• Was the study controlled (did some people receive vaccine and others receive placebo)? This will help you to sort out if any observed increases in CD4+ cell count or decreases in HIV levels were associated with the vaccine or merely the use of anti-HIV therapy. If the study was not controlled it may not be possible to sort out other factors that might be influencing the outcome.

  • Did the report include information on both HIV-specific immune responses as well as viral load? Again, if the study was not controlled it is not really possible to say decreases in viral load were due to the vaccine product being researched. It's possible for the vaccine to be immunogenic (e.g., inducing HIV-specific immune responses) while anti-HIV therapy could be the factor controlling HIV replication.


HIV vaccines are experimental. None have proven to be effective in preventing HIV infection or disease progression in humans. Several candidate vaccines are garnering interest from researchers and activists alike, including the Merck DNA vaccine and the GlaxoSmithKline HIV vaccine. Excitement for these products are due to the fact that they are moving forward into human studies and preliminary research suggests that they do something slightly different or novel compared to previously tested approaches. Whether or not these products will prove useful remains to be seen and is wholly unknown.

Generally speaking, HIV vaccines are believed to be relatively safe. Likely, vaccines will be given periodically, such as monthly, and side effects might predictably primarily be pain, redness and/or swelling at the site of injection and perhaps fever, fatigue and/or joint pain and stiffness -- as one might expect with any vaccine. In some HIV vaccine studies, more serious reactions have been observed (in a few rare cases there have been ulcerations at the injection site). It's quite possible that people with autoimmune diseases (e.g., lupus, arthritis, etc.) will be excluded from initial studies -- as stimulating the immune system with vaccination has shown to worsen some of these conditions. It's even possible that stimulating the immune system with an HIV vaccine could worsen HIV disease progression. Results of previous studies don't suggest this is a major concern, but it is possible.

Initially, new therapeutic HIV vaccines will be researched in conjunction with anti-HIV therapy. Some proposed study designs include the use of therapeutic vaccine or placebo in a structured anti-HIV therapy interruption model. The hope is that the HIV-specific immune responses induced by the vaccine will suppress HIV rebound following therapy discontinuation longer than what might be observed among people not receiving the vaccine. If you're considering participating in such a study it's important to understand the potential risks of structured treatment interruption.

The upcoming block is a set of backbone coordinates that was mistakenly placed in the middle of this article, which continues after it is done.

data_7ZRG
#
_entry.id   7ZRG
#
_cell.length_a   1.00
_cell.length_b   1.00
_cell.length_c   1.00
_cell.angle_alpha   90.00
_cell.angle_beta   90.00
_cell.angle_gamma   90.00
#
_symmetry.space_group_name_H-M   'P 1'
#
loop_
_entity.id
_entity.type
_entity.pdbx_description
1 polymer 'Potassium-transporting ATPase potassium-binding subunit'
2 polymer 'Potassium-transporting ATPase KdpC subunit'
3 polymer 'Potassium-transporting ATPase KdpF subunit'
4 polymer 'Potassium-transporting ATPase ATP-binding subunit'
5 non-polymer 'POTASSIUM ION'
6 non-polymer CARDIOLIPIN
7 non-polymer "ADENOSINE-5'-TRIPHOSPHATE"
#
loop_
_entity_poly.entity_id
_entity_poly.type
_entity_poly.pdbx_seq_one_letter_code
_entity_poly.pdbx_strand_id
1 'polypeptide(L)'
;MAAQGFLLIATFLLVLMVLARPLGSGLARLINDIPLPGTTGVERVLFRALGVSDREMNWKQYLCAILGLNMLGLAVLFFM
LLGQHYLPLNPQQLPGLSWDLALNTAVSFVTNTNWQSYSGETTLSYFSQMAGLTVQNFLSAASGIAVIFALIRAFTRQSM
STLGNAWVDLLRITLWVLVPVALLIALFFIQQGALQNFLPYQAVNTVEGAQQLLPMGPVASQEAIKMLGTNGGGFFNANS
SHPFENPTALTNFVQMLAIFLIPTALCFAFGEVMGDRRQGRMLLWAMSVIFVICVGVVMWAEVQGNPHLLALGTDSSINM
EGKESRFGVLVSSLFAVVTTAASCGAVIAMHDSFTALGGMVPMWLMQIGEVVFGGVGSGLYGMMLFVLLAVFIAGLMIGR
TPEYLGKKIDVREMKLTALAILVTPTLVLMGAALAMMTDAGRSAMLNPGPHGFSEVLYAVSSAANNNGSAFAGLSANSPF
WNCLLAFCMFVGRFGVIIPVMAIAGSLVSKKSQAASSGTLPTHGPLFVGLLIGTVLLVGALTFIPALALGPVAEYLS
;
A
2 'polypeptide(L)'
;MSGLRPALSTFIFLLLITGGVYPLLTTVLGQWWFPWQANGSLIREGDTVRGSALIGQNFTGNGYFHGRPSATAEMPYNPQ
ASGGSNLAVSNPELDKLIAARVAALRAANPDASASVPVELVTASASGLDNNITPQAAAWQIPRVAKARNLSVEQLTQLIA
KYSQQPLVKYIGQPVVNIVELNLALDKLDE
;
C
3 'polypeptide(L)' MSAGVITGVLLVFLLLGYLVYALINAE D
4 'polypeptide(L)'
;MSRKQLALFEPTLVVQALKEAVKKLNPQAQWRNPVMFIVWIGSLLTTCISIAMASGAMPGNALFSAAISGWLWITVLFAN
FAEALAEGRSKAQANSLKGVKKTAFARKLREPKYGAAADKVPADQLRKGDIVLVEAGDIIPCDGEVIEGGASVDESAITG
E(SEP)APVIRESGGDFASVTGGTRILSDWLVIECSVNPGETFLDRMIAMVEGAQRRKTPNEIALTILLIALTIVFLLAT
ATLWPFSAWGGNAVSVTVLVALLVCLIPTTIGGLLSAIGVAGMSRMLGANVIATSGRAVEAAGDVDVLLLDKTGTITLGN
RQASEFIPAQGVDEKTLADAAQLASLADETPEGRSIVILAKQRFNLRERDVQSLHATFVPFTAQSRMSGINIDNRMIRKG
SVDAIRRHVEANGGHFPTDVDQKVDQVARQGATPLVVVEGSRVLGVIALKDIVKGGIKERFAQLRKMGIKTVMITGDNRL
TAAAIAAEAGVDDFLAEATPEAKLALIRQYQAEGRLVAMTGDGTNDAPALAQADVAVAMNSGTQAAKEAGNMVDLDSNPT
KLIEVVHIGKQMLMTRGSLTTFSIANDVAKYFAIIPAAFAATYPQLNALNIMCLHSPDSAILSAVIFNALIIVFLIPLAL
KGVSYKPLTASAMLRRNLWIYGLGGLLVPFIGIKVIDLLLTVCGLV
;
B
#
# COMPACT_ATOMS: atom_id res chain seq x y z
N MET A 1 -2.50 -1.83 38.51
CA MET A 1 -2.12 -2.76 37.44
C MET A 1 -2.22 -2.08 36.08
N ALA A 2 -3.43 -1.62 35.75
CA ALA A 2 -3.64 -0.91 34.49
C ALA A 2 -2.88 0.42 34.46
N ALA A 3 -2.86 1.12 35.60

When HIV mutates and becomes resistant to the effects of drugs, this is called HIV drug resistance. When HIV mutates and becomes resistant to the effects of the immune system this is called immune escape. At least one previous study suggests that the virus can mutate around the immune response. Theoretically, it's possible that HIV can become resistant to new, functional and potent HIV-specific immune responses. How much this will present a problem for therapeutic or preventive vaccines remains to be seen.

Finally, the potential of HIV vaccines is great. Despite years of research, however, this remains a field of study in its infancy. Many small studies have built the foundation for recent advances and researchers, activists and people living with HIV alike await the results of studies of new vaccine approaches to see where the next steps in this important area might lead.

Bottom Line

  • There are currently no proven effective therapeutic or preventive HIV vaccines.

  • Therapeutic HIV vaccine research is still in its infancy.

  • Many studies have reported information that is not encouraging.

  • We don't yet know if the ability of a vaccine to induce HIV-specific immune responses tells us, in and of itself, if the vaccine (or the immune responses) is useful in treating or preventing HIV.

  • New vaccines, including the Merck DNA Vaccine, have garnered much interest among activists, researchers and people living with HIV. Only results of human study will tell us if this enthusiasm is warranted. Initial studies are underway.

  • HIV vaccines researched to date have had minimal side effects, primarily pain, redness and swelling at the injection site and sometimes transient fever, fatigue and joint stiffness.

  • In previous studies therapeutic vaccines were delivered monthly, by injection.

  • In the short-term, it's likely anti-HIV therapy will be required in therapeutic HIV vaccine studies.

Back to the Project Inform Perspective March 2002 contents page.

A note from The field of medicine is constantly evolving. As a result, parts of this article may be outdated. Please keep this in mind, and be sure to visit other parts of our site for more recent information!

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This article was provided by Project Inform. It is a part of the publication Project Inform Perspective. Visit Project Inform's website to find out more about their activities, publications and services.